There are moments in life when events move beyond your control, when you're no longer able to affect the outcome. You just have to sit there and get through it and move along. I'm not talking necessarily about huge, life-altering events. Things can happen that might seem perfectly innocuous to other people but mean a great deal to you. A few moments of impotence (not that kind) can alter your perspective on life.
I don't like heights, and so I was afraid to ride roller coasters when I was little. One day my dad told me we were going to go on the Racers at Kennywood, and I didn't want to go. I was terrified. And so my dad motivated me the way fathers have goaded sons from time immemorial--he humiliated and embarassed me until I was too mortified NOT to ride the damn thing. And it worked. I rode the Racers...and loved it. We went on three times in a row.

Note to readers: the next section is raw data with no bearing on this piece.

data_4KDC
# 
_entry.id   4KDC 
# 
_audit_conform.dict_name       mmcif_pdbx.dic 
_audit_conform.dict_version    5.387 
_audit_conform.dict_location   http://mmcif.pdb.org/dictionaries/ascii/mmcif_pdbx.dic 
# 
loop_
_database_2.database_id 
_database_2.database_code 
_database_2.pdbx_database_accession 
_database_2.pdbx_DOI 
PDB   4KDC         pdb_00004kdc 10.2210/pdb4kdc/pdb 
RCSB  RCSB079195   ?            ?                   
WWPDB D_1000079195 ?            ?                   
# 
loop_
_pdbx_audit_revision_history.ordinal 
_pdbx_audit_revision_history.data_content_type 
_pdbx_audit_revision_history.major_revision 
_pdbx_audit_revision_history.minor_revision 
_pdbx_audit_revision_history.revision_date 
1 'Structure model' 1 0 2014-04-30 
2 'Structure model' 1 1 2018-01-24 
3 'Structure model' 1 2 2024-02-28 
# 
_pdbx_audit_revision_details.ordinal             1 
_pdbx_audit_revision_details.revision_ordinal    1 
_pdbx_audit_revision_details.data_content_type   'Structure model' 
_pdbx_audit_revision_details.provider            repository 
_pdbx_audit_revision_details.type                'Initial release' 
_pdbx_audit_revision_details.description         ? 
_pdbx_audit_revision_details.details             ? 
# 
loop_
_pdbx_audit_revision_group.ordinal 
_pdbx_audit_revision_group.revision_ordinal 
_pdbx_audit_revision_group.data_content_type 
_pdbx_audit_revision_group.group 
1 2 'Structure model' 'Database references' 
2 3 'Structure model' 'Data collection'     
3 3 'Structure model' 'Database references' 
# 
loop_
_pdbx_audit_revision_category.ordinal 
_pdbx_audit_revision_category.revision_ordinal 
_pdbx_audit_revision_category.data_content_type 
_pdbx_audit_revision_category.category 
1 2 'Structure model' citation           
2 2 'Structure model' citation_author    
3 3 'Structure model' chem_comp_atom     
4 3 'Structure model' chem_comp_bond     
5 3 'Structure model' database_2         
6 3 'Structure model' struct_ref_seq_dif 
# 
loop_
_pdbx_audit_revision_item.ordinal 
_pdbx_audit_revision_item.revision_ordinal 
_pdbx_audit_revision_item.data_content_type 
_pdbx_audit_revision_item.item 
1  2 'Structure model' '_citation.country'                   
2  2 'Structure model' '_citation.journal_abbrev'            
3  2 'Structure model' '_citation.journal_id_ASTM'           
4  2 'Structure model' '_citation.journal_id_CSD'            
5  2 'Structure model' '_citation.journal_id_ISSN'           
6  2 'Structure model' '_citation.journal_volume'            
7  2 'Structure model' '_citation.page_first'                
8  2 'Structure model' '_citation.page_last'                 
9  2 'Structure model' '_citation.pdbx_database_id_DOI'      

But I still remember sitting there, my hands like talons gripping the safety bar, wanting to jump up and run for the exits. And then the guy running the ride released the brake, and with a hiss the train slowly eased out of the station. And as we moved forward I realized that nothing, NOTHING, could save me now. I was going to ride this coaster no matter what I did. I was petrified, right up to the point where we reached the bottom of the first hill and I realized what I'd been missing.
Another time I felt this sensation oddly came when Three Rivers Stadium was imploded. My friend Rick lived on the North Shore (close to where I used to work) and we slept on his floor and woke before dawn to get a good spot on the Clemente Bridge. The bus I took to work passed Three Rivers and every day I'd seen the home of the Steelers and Pirates reduced to a grey, concrete shell. Well, reduced to an even greyer, concreatier shell. And this was the day the city would say goodbye forever.
It was bitterly cold that day. Thousands of people spread out around the stadium waiting for the detonations that would bring it down. As zero hour approached I felt an increasing feeling of dread. What if something went wrong? What if that great bowl of concrete leaned the wrong way and crashed into the nearly-completed Heinz Field, which was only about 15 yards away? What if the charges went KABLOOIE and hunks of concrete rained down upon us?